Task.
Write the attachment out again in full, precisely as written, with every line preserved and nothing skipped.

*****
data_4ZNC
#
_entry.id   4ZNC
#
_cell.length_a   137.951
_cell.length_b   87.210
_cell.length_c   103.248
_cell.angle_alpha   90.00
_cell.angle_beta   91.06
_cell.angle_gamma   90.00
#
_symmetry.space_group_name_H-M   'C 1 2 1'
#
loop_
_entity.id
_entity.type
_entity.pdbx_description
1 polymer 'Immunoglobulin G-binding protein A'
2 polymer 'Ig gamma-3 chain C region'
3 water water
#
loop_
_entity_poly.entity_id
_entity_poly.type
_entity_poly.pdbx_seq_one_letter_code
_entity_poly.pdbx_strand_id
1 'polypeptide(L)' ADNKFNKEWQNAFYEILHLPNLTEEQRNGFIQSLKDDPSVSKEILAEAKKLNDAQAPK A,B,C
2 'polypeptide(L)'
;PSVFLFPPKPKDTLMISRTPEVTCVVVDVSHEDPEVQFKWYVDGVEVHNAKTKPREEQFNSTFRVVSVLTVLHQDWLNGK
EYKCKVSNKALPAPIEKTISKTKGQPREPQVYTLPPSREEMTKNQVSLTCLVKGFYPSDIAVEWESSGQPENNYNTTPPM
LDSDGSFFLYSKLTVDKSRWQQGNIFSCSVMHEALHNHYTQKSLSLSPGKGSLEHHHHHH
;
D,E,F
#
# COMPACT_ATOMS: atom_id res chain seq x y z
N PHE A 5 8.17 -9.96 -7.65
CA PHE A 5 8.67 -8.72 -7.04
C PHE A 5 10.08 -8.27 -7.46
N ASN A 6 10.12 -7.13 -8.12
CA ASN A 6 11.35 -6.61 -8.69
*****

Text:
data_4ZNC
#
_entry.id   4ZNC
#
_cell.length_a   137.951
_cell.length_b   87.210
_cell.length_c   103.248
_cell.angle_alpha   90.00
_cell.angle_beta   91.06
_cell.angle_gamma   90.00
#
_symmetry.space_group_name_H-M   'C 1 2 1'
#
loop_
_entity.id
_entity.type
_entity.pdbx_description
1 polymer 'Immunoglobulin G-binding protein A'
2 polymer 'Ig gamma-3 chain C region'
3 water water
#
loop_
_entity_poly.entity_id
_entity_poly.type
_entity_poly.pdbx_seq_one_letter_code
_entity_poly.pdbx_strand_id
1 'polypeptide(L)' ADNKFNKEWQNAFYEILHLPNLTEEQRNGFIQSLKDDPSVSKEILAEAKKLNDAQAPK A,B,C
2 'polypeptide(L)'
;PSVFLFPPKPKDTLMISRTPEVTCVVVDVSHEDPEVQFKWYVDGVEVHNAKTKPREEQFNSTFRVVSVLTVLHQDWLNGK
EYKCKVSNKALPAPIEKTISKTKGQPREPQVYTLPPSREEMTKNQVSLTCLVKGFYPSDIAVEWESSGQPENNYNTTPPM
LDSDGSFFLYSKLTVDKSRWQQGNIFSCSVMHEALHNHYTQKSLSLSPGKGSLEHHHHHH
;
D,E,F
#
# COMPACT_ATOMS: atom_id res chain seq x y z
N PHE A 5 8.17 -9.96 -7.65
CA PHE A 5 8.67 -8.72 -7.04
C PHE A 5 10.08 -8.27 -7.46
N ASN A 6 10.12 -7.13 -8.12
CA ASN A 6 11.35 -6.61 -8.69